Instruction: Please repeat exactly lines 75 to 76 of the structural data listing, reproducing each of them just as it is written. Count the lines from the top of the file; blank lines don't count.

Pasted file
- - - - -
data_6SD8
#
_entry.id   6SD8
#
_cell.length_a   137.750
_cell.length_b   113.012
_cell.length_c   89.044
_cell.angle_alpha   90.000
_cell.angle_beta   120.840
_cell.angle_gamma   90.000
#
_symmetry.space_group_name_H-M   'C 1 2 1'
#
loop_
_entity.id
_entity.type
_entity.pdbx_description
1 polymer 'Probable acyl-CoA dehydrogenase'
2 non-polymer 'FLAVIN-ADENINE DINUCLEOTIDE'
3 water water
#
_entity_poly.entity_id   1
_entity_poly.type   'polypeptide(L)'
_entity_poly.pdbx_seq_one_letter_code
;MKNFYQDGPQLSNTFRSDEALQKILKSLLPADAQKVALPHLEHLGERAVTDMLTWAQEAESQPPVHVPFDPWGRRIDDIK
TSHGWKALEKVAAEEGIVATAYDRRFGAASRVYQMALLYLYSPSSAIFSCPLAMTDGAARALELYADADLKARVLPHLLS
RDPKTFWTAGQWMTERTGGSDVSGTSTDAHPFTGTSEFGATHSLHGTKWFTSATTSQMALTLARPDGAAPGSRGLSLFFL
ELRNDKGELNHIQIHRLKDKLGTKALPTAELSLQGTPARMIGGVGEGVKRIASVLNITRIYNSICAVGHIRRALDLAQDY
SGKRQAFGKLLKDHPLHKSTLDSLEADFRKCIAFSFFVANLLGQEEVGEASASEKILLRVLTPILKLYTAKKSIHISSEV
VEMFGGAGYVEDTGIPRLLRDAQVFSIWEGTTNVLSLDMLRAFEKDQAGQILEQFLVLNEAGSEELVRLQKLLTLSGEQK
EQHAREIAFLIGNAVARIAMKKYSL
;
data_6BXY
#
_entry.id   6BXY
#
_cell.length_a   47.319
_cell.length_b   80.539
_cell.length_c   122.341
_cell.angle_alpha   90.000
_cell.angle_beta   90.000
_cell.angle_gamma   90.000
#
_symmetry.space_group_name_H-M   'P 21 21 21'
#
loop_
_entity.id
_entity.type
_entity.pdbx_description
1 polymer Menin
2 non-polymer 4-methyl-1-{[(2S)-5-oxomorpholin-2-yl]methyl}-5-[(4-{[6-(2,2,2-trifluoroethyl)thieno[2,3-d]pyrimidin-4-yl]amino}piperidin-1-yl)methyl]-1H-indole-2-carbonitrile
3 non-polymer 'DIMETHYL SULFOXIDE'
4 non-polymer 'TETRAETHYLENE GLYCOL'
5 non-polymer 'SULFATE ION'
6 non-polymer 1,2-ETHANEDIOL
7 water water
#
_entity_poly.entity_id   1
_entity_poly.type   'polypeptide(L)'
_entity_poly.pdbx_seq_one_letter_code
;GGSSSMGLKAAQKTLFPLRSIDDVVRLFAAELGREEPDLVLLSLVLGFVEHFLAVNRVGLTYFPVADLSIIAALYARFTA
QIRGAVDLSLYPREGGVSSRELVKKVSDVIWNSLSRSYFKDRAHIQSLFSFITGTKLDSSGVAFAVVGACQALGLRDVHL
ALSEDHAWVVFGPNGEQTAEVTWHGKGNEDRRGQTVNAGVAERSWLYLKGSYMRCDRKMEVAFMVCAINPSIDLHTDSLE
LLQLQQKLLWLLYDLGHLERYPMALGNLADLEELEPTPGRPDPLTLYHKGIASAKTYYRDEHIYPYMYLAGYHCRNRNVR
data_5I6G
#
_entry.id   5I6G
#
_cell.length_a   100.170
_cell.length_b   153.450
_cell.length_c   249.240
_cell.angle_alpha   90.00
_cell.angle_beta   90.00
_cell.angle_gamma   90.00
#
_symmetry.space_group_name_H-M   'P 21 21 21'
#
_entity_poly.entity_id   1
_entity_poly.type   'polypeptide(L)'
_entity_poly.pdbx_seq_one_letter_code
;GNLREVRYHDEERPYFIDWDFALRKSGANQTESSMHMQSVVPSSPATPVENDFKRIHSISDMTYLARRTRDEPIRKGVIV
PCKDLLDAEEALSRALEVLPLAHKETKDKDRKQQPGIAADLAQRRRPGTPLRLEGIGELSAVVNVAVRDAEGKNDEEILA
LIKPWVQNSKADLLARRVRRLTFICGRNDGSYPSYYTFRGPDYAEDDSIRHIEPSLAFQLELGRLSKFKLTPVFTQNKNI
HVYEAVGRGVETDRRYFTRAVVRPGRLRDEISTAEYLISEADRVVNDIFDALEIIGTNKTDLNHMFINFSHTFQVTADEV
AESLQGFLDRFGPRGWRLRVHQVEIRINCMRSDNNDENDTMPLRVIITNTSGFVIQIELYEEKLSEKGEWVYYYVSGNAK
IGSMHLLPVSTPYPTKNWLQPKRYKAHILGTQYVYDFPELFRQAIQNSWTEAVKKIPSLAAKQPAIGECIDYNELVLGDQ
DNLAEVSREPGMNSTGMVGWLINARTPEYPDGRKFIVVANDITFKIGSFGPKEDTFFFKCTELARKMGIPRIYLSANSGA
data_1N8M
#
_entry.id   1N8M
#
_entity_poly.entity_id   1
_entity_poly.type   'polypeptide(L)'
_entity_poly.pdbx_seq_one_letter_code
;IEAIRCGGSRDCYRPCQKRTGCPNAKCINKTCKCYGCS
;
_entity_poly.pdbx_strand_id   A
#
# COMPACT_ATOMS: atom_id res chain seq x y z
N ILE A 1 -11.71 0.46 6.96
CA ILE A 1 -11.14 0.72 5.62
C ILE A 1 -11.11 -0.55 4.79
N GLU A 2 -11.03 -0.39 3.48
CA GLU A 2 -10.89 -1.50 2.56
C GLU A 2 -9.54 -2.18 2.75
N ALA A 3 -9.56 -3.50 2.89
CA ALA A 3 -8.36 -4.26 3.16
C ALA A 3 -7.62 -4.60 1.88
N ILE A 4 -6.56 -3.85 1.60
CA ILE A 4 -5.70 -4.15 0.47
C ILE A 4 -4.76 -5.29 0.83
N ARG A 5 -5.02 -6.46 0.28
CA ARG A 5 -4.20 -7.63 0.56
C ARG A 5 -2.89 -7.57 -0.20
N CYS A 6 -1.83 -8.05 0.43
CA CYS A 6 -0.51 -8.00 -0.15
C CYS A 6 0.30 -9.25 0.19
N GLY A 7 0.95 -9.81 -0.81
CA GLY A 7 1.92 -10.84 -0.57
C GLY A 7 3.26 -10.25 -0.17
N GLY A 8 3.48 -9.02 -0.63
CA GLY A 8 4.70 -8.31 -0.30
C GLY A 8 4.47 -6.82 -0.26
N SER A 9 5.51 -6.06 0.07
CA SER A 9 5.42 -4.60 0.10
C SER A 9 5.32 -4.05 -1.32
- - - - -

#
_symmetry.space_group_name_H-M   'P 21 21 21'